Summary: Whilst mortality and morbidity related to COVID-19 has typically been higher among adults compared with adolescents, lockdowns, restrictions and school closures have presented risk factors of its own to adolescent health. The objective of this prospective cohort study was to examine dietary and lifestyle changes amongst Australian adolescents during the COVID-19 pandemic. The study looked at physical inactivity, diet, sleep, screen time and alcohol and tobacco use. The prevalence of insufficient fruit intake, excessive screen time and alcohol and tobacco consumption increased over the two year pandemic period (2019-2021). Given that the pandemic is a continually evolving problem, the impact on adolescent health is likely to continue. It is critically important that priority is given to supporting adolescents to implement positive behaviours, regardless of the duration of the pandemic.
Objective: To examine changes in the prevalence of six key chronic disease risk factors (the “Big 6”), from before (2019) to during (2021) the COVID-19 pandemic, among a large and geographically diverse sample of adolescents, and whether differences over time are associated with lockdown status and gender.
Design: Prospective cohort study.
Setting: Three Australian states (New South Wales, Queensland and Western Australia) spanning over 3000 km.
Participants: 983 adolescents (baseline Mage=12.6, SD=0.5, 54.8% girl) drawn from the control group of the Health4Life Study.
Primary outcomes: The prevalence of physical inactivity, poor diet (insufficient fruit and vegetable intake, high sugar-sweetened beverage intake, high discretionary food intake), poor sleep, excessive recreational screen time, alcohol use and tobacco use.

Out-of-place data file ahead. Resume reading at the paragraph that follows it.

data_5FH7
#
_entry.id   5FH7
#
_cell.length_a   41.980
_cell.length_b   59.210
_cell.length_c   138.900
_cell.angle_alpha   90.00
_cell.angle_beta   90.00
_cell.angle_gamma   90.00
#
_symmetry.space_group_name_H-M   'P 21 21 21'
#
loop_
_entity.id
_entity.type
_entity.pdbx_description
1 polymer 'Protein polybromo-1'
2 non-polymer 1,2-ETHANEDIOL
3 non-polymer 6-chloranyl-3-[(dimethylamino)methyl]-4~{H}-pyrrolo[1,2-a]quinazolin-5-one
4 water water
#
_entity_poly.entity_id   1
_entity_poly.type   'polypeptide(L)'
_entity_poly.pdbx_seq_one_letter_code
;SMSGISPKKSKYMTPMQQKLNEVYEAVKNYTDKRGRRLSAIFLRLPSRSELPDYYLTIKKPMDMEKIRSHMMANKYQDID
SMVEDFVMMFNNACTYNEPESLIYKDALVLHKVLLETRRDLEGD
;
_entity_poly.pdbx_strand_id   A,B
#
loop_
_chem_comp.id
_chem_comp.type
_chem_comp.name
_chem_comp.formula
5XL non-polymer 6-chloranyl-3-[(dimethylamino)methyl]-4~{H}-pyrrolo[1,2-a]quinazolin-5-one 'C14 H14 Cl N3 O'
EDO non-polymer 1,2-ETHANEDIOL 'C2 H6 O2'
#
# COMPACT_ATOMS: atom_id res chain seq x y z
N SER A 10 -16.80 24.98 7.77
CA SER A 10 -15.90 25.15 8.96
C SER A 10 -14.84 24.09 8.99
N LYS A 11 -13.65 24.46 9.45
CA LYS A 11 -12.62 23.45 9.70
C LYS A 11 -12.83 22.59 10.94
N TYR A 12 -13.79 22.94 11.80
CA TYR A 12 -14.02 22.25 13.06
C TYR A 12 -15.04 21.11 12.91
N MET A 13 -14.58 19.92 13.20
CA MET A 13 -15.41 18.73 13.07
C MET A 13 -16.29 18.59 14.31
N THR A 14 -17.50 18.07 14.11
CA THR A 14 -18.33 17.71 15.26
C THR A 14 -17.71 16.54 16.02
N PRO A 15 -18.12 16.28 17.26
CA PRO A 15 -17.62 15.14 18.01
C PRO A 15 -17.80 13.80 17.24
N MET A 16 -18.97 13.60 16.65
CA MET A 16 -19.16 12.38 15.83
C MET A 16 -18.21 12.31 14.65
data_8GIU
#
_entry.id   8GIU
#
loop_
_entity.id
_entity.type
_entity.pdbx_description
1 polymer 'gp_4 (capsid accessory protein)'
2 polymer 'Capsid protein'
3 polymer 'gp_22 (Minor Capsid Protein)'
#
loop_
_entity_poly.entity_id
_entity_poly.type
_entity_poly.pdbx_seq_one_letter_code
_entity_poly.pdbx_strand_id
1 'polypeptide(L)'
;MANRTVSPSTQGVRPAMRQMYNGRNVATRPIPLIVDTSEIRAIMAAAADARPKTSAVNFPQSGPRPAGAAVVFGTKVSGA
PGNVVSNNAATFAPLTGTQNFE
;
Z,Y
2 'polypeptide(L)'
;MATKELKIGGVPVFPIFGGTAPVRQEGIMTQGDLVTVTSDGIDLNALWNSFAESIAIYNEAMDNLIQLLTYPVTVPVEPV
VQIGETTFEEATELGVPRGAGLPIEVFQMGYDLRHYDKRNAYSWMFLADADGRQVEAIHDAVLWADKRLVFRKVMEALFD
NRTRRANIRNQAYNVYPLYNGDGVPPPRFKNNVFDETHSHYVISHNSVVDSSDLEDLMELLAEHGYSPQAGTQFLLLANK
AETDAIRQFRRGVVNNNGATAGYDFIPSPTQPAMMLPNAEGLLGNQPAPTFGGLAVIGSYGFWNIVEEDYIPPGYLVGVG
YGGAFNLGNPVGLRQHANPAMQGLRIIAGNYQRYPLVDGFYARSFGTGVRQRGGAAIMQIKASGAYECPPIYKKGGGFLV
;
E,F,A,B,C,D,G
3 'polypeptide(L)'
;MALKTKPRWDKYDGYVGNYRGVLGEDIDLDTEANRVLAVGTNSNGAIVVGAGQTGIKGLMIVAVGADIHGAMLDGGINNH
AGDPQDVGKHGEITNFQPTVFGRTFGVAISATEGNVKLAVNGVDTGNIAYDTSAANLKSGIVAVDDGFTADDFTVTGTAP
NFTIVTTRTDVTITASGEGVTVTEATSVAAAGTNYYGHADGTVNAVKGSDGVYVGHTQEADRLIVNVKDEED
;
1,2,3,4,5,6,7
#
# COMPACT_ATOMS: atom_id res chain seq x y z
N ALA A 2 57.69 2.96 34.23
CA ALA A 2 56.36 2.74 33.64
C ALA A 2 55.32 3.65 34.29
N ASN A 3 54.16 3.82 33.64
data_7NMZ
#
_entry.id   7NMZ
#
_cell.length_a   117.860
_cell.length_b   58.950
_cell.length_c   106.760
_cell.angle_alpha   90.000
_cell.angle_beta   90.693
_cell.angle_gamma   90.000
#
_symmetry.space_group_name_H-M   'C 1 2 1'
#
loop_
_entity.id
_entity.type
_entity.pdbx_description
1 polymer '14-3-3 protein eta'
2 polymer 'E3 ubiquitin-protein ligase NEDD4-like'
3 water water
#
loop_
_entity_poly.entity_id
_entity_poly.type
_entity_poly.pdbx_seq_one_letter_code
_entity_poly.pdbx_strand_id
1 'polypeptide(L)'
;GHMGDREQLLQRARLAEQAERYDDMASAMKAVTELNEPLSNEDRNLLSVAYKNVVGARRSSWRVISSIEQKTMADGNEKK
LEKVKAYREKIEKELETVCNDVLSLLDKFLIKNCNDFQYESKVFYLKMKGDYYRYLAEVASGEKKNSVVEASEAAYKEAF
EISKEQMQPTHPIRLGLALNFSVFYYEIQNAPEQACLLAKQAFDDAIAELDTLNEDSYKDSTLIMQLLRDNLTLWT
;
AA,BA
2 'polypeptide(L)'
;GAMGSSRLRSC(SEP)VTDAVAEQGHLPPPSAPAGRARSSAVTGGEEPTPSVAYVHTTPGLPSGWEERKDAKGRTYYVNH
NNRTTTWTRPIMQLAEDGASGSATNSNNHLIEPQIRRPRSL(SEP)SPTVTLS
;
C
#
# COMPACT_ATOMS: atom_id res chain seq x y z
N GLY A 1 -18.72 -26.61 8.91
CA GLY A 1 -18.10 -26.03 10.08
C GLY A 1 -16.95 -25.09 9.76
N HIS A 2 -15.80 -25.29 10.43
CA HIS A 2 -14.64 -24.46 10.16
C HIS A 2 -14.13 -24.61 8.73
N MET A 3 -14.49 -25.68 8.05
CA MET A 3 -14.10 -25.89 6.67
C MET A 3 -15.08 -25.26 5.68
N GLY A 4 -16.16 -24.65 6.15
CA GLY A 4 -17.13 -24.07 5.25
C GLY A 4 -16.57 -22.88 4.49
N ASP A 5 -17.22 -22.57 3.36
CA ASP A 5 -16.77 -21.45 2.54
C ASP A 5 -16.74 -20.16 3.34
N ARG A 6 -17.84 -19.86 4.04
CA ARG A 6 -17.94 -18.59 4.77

Results: The prevalence of excessive recreational screen time (prevalence ratios (PR)=1.06, 95% CI=1.03 to 1.11), insufficient fruit intake (PR=1.50, 95% CI=1.26 to 1.79), and alcohol (PR=4.34, 95% CI=2.82 to 6.67) and tobacco use (PR=4.05 95% CI=1.86 to 8.84) increased over the 2-year period, with alcohol use increasing more among girls (PR=2.34, 95% CI=1.19 to 4.62). The prevalence of insufficient sleep declined across the full sample (PR=0.74, 95% CI=0.68 to 0.81); however, increased among girls (PR=1.24, 95% CI=1.10 to 1.41). The prevalence of high sugar-sweetened beverage (PR=0.61, 95% CI=0.64 to 0.83) and discretionary food consumption (PR=0.73, 95% CI=0.64 to 0.83) reduced among those subjected to stay-at-home orders, compared with those not in lockdown.
Conclusion: Lifestyle risk behaviours, particularly excessive recreational screen time, poor diet, physical inactivity and poor sleep, are prevalent among adolescents. Young people must be supported to find ways to improve or maintain their health, regardless of the course of the pandemic. Targeted approaches to support groups that may be disproportionately impacted, such as adolescent girls, are needed.
Article Publication Date: 04.05.22
DOI: 10.1136/ bmjopen-2021-060309